and outflows is the main proximate cause of the crisis." (1998) Things were made worse by the International Monetary Fund who misdiagnosed the problem "as a macroeconomic balance-of-payments problem rather than as a microeconomic debt inflation problem, and as a crisis of excess consumption rather than excess investment..." And finally the IMF's insistent on a "domestic austerity package and on fundamental structural reforms in return for bailout funds." (Wade, 1998) This reinforced the image of 'cronyism'. Wade relates that avoidance of these types of crises in the future requires integration of national economies even more fully into world capital markets." (Wade, 1998) Chalmers Johnson states that the crisis was caused "much more by under-regulation than by corruption or any other side effects of an overly close relationship between businesses and the government." (1998) Greater transparency and openness is stated to be a requirement in avoiding Asian type crises. Furthermore it is necessary that shareholders get a better deal and that a return on equity be more closely attended to. It will be necessary to break the grip of cronyism in countries such as Japan. Wong states that the crisis can be attributed to specific factors which include: (1) Banks in Japan and Europe were glad to lend overseas due to economic recession and the high profits of Southeast Asia; (2) the long-standing economic boom and low interest rates in the U.S. markets released a torrent of funds seeking higher yield in emerging markets; (3) the emergence of China as a major exporting nations in the region contributed to the worsening current account balance of some Southeast Asian economies; (4) the confidence of many Asian leaders eager to push their development plans with no regard for economic fundamentals and to use the liberalized financial markets in growing instant international financial centers was undertaken too early with the urge of international agencies, bankers and investors; and (5) Corrupt practices, outdated banking rules and weak supervision left many of the Asians ill-prepared to handle the flooding of foreign funds in a global capital market. (nd) it is certain that the common interests of the government and banking sectors is likely the most prominent contributor to the currency crisis in the Asian countries.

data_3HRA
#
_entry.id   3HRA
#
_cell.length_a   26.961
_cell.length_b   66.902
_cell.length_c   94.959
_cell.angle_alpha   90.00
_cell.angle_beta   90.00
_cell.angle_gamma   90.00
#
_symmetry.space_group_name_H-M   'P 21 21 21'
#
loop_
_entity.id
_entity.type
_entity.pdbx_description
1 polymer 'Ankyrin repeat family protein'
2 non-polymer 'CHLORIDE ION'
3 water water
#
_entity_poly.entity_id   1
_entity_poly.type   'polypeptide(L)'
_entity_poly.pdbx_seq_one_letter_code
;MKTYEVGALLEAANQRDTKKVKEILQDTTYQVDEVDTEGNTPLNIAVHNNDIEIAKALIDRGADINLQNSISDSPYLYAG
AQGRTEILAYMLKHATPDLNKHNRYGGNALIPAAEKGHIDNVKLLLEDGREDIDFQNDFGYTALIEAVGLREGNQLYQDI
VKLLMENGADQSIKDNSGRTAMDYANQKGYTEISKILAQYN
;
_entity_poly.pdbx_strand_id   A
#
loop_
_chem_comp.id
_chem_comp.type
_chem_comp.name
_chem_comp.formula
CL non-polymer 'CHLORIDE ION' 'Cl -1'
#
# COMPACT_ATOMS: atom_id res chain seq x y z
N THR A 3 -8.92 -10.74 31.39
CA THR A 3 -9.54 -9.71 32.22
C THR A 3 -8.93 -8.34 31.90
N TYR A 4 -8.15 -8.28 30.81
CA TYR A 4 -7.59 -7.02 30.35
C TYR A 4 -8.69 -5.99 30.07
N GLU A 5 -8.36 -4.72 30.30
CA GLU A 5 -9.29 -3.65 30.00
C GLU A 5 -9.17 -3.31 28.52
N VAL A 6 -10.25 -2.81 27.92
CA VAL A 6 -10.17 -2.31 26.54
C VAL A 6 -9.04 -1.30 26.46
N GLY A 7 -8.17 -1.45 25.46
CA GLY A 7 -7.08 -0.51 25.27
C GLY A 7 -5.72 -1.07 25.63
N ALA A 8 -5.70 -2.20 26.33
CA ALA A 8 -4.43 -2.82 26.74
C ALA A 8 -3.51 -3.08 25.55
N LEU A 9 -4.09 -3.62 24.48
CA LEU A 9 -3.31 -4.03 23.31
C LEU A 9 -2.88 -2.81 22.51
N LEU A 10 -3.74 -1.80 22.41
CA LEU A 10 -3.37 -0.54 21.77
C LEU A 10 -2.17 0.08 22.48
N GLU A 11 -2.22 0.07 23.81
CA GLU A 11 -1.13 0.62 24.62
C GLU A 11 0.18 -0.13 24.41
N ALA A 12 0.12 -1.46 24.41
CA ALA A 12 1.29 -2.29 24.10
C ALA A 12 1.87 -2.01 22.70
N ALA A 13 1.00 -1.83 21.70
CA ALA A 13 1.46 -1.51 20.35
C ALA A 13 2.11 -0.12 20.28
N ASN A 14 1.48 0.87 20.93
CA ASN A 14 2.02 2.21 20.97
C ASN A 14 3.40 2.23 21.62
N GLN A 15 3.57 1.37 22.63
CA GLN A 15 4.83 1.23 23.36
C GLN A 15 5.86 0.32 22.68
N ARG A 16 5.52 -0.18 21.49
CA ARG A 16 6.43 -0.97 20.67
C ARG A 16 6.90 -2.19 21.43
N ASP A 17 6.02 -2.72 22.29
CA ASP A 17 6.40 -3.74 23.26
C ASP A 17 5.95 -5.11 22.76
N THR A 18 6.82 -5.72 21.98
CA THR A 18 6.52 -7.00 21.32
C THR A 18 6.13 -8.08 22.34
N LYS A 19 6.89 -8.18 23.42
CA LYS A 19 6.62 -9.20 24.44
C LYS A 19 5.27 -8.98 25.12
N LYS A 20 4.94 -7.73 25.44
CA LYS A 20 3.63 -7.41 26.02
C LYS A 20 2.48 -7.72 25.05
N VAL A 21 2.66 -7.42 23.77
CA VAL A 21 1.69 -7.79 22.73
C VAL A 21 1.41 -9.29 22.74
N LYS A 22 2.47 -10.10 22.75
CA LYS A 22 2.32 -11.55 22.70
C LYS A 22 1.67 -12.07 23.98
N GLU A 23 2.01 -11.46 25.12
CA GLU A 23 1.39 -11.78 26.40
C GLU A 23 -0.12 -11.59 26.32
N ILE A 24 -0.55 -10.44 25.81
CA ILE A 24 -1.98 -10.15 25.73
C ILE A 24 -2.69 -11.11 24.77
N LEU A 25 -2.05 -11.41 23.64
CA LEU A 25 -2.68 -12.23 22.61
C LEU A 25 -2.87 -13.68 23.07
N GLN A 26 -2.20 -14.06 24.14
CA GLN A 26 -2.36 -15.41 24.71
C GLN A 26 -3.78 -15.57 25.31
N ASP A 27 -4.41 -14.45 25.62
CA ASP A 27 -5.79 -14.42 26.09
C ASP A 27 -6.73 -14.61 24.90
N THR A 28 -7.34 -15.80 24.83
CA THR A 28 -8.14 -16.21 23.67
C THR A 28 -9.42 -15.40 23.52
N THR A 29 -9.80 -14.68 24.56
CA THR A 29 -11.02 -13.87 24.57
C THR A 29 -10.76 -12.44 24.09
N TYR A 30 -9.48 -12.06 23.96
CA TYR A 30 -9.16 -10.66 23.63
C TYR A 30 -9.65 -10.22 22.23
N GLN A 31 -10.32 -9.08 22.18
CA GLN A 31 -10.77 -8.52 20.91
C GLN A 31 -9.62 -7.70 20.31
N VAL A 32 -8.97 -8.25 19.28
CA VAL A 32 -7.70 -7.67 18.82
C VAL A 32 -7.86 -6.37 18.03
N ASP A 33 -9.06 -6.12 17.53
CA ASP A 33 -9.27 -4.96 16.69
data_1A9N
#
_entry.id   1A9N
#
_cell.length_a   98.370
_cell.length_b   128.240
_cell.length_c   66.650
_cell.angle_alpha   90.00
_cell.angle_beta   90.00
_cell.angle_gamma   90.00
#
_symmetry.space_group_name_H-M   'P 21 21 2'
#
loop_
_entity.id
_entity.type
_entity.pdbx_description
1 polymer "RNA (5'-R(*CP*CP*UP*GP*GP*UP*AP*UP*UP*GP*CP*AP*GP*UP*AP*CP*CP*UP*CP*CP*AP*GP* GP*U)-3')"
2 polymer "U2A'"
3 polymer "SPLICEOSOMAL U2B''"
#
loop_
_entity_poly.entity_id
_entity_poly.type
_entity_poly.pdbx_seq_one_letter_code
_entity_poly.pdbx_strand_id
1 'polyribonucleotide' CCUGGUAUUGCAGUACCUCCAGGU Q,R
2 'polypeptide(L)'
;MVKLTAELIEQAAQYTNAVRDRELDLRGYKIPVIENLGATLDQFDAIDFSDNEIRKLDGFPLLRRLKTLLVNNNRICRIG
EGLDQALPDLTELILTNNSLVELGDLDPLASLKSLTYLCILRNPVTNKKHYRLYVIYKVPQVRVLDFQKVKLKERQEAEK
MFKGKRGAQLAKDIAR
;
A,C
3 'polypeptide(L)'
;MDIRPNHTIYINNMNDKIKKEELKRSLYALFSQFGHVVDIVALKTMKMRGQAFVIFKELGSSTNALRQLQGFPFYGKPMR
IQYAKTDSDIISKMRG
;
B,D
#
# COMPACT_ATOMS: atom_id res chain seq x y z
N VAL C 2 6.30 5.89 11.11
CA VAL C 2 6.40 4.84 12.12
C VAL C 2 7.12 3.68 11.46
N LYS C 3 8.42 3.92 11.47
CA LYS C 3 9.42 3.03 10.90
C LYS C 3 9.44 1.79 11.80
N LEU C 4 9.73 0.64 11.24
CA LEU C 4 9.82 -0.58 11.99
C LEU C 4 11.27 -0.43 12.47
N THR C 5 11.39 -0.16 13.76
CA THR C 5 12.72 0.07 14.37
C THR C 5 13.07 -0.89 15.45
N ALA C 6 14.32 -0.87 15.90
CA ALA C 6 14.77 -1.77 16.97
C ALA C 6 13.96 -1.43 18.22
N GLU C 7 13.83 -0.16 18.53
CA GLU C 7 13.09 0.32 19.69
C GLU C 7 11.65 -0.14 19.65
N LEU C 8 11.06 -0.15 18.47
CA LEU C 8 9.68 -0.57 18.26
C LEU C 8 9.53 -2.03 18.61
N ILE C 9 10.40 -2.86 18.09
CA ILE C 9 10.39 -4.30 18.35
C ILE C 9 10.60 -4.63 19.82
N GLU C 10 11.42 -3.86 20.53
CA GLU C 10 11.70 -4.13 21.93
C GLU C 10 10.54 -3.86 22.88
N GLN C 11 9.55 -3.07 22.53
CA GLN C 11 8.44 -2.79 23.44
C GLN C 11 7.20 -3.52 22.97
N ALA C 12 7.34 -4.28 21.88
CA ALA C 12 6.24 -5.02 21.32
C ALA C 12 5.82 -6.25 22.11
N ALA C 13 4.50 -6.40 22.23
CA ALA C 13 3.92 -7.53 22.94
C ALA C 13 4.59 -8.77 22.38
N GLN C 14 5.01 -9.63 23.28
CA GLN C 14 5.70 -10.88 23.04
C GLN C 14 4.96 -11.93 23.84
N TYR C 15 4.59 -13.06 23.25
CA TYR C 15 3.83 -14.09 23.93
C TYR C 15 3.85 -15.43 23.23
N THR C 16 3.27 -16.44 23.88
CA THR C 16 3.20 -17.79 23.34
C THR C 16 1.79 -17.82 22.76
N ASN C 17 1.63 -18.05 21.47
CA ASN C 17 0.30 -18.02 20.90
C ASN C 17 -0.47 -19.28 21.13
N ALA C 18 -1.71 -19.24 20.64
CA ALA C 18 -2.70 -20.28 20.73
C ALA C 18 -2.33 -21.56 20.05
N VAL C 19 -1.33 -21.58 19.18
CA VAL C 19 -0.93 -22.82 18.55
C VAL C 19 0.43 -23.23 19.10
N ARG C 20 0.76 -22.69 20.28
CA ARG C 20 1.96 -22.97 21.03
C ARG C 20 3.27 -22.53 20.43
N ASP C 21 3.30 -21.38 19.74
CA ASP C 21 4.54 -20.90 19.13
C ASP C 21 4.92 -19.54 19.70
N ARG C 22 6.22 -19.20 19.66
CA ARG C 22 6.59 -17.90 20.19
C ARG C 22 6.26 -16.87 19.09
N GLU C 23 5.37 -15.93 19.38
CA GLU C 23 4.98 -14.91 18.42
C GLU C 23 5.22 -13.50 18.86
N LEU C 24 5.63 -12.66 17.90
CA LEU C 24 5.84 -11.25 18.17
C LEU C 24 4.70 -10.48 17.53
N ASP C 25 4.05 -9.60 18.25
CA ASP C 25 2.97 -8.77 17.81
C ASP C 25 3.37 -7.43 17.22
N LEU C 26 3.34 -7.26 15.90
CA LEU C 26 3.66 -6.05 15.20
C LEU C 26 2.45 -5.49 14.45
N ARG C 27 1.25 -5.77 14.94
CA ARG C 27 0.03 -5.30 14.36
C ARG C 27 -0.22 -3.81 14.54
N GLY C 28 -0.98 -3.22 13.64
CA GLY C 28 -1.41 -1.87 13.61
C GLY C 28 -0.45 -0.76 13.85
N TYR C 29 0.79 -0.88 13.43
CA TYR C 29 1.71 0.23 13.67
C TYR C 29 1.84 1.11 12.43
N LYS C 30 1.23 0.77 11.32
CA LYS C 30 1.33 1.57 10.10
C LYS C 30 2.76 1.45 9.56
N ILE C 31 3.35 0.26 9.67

Banking System Developments in the Four Asian Tigers (1997) Economic Research and Data. Federal Reserve Bank of San Francisco. 8 Aug 1997. Online FRBSF Economic Letter. Available at http://www.frbsf.org/econrsrch/wklyltr/el97-22.html
Barro, Robert J. (1998) the East Asian Tigers Have Plenty to Roar About. Economic Viewpoint Business Week 27 Apr 1998. Online available at http://www.economics.harvard.edu/faculty/barro/files/bw98_04_27.pdf
Hughes, Christopher W. (1999) Japanese Policy and the East Asian Currency Crisis: Abject Defeat or Quiet Victory. 1999 February Online available at http://www2.warwick.ac.uk/fac/soc/csgr/research/workingpapers/1999/wp2499.pdf
Hughes, Christopher W. (1999) Japanese Policy and the East Asian Currency Crisis: Abject Defeat or Quiet Victory. CSGR Working Paper No. 24/99. February 1999. Online available at http://www2.warwick.ac.uk/fac/soc/csgr/research/workingpapers/1999/wp2499.pdf
Johnson, Chalmers (1998) Economic Crisis in East Asia: The Clash of Capitalism. Cambridge Journal of Economics 1998, 22.
Makin, John H. (2000) Two New Paradigms. 1 January 2000. Online available at American Enterprise Institute for Public Policy Research at http://www.aei.org/publications/pubID.8072/pub_detail.asp
Sallstrom, Laura R. (1994) U.S. Withdrawal of Thailand's GSP Benefits: Real or Imagined? TDRI Quarterly Review. Vol. 9 No. 3 September 1994. Online available at http://www.info.tdri.or.th/library/quarterly/text/gsp.htm
Wade, Robert (1999) From 'Miracle' to Cronyism: Explaining the Great Asian Slump. Cambridge Journal of Economics. 1998, 22.
Williamson, John (1999) Implications of the East Asian Crisis for Debt Management. Paper presented to a conference on 'External Debt Management' Organized by the Reserve Bank of India. 7-9 Jan 1999. Peterson Institute for International Economics. Online available at http://www.iie.com/publications/papers/paper.cfm?ResearchID=334